8.4.              Postoperative DS progression 

Accompanied with LSS, DS was often seen in LS and 6 [14,15,17-19,20,21] out of 9 included studies referred to DS with a proportion of 64.76% among selected participants. A meta-analysis on 2 studies about the number of postoperative DS progression showed no difference (OR = 8.59, z = 1.11, P=0.27) (Figure 6(B)). Then we performed a subgroup analysis on stratification of DS. 

9.       Subgroup Meta-analysis

9.1.              LD Combined with DS 

The RCT published in 2016 [14] reported a comparison of D group (66 patients) and F group (67 patients) with DS and other patients included 5 RCTs were all diagnosed LSS combined with DS. Bridwell, et al. [20] showed a proportion of 26.47% occurred in L3/4 and 73.5% in L4/5 with single segment slip. Overall, the operation duration and blood loss in secondary measures were of statistical difference between the 2 groups (P = 0.004 and P0.0001, respectively), all of the comparisons were in consistency with the whole meta-analysis (Table 2). 

9.2.              Follow up Time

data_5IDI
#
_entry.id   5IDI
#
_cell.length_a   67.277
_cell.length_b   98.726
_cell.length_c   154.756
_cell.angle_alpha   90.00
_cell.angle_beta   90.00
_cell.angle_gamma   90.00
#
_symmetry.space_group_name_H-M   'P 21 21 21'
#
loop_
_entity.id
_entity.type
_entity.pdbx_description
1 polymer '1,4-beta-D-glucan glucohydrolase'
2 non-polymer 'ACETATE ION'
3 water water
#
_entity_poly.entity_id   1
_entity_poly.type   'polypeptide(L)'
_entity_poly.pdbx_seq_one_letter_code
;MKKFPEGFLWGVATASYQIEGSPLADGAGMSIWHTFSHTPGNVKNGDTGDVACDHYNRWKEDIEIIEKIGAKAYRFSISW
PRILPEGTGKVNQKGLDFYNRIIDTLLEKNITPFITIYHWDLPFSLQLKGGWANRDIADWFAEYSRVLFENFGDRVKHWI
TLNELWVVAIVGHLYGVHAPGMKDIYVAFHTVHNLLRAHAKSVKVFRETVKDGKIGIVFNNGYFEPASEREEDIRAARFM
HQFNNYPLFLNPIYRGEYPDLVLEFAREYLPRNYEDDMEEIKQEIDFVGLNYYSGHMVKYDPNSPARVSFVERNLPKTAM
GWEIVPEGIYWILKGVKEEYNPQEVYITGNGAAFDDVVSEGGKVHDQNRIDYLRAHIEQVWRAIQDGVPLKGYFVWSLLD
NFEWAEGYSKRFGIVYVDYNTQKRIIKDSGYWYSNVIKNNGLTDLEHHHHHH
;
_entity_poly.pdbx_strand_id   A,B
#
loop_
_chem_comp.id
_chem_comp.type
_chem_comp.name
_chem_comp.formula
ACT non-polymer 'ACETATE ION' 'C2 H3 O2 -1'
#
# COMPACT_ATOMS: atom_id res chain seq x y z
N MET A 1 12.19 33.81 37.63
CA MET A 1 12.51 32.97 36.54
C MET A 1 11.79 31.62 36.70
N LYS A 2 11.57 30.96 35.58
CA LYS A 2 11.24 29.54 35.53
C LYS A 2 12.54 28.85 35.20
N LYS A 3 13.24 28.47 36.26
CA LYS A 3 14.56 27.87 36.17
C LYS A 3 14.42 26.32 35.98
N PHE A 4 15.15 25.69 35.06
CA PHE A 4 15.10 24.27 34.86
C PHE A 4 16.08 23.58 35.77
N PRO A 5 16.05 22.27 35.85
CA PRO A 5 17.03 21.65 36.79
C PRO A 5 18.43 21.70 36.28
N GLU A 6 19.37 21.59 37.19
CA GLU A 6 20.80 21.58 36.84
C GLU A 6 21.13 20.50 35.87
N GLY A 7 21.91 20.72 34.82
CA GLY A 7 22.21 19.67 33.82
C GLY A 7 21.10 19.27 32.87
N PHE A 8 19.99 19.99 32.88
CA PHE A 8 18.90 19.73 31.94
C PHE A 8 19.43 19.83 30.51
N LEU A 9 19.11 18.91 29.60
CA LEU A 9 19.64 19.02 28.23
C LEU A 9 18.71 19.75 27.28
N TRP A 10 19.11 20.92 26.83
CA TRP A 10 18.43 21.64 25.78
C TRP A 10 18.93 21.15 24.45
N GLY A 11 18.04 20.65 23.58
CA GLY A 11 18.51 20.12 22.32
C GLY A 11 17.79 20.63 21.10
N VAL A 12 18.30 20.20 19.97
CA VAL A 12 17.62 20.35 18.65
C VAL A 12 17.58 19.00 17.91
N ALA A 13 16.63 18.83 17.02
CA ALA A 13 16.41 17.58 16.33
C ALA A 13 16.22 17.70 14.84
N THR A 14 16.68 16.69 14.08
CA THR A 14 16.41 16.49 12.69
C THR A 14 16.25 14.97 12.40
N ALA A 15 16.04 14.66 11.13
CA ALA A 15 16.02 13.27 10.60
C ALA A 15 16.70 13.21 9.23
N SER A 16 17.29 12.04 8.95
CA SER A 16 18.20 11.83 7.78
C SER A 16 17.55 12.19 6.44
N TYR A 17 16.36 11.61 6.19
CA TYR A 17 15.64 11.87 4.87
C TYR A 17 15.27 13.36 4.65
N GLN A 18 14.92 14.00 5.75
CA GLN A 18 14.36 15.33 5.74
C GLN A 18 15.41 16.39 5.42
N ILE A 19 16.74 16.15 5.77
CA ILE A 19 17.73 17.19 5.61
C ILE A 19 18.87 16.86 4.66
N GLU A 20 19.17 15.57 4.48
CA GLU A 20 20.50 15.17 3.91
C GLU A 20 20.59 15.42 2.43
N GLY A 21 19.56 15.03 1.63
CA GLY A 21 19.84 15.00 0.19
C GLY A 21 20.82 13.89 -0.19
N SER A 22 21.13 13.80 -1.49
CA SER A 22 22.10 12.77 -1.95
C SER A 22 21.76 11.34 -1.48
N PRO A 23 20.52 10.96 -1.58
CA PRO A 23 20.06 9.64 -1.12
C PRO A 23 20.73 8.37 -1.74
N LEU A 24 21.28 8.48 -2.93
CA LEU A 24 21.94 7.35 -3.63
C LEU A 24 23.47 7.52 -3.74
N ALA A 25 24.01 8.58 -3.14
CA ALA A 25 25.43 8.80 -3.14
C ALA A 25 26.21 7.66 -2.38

Long-term follow-up suggested that fusion surgery may accelerate degeneration of the adjacent segment but no influence on clinical result [25]. Consequentially a subgroup analysis base on follow-up time of short term (36 months) and middle-to-long term (36months) was then underwent in comparison of primary and secondary measures except operation duration, blood loss and hospital stay for their senseless. (Table 3) showed that there was a statistical difference (36 months) in VAS change on leg pain (P=0.04) standing D group side, suggesting as least no better outcome with fusion in short term follow-up. As to the middle-to-long term follow-up, the change of ODI and reoperation rate were of significance in favor of D group and F group respectively, which indicated decompression alone may induce a higher reoperation rate with the longer follow-up. The other measures were in line with the overall meta-analysis and ASD was the most seasons of reoperation yet no matter the follow-up time.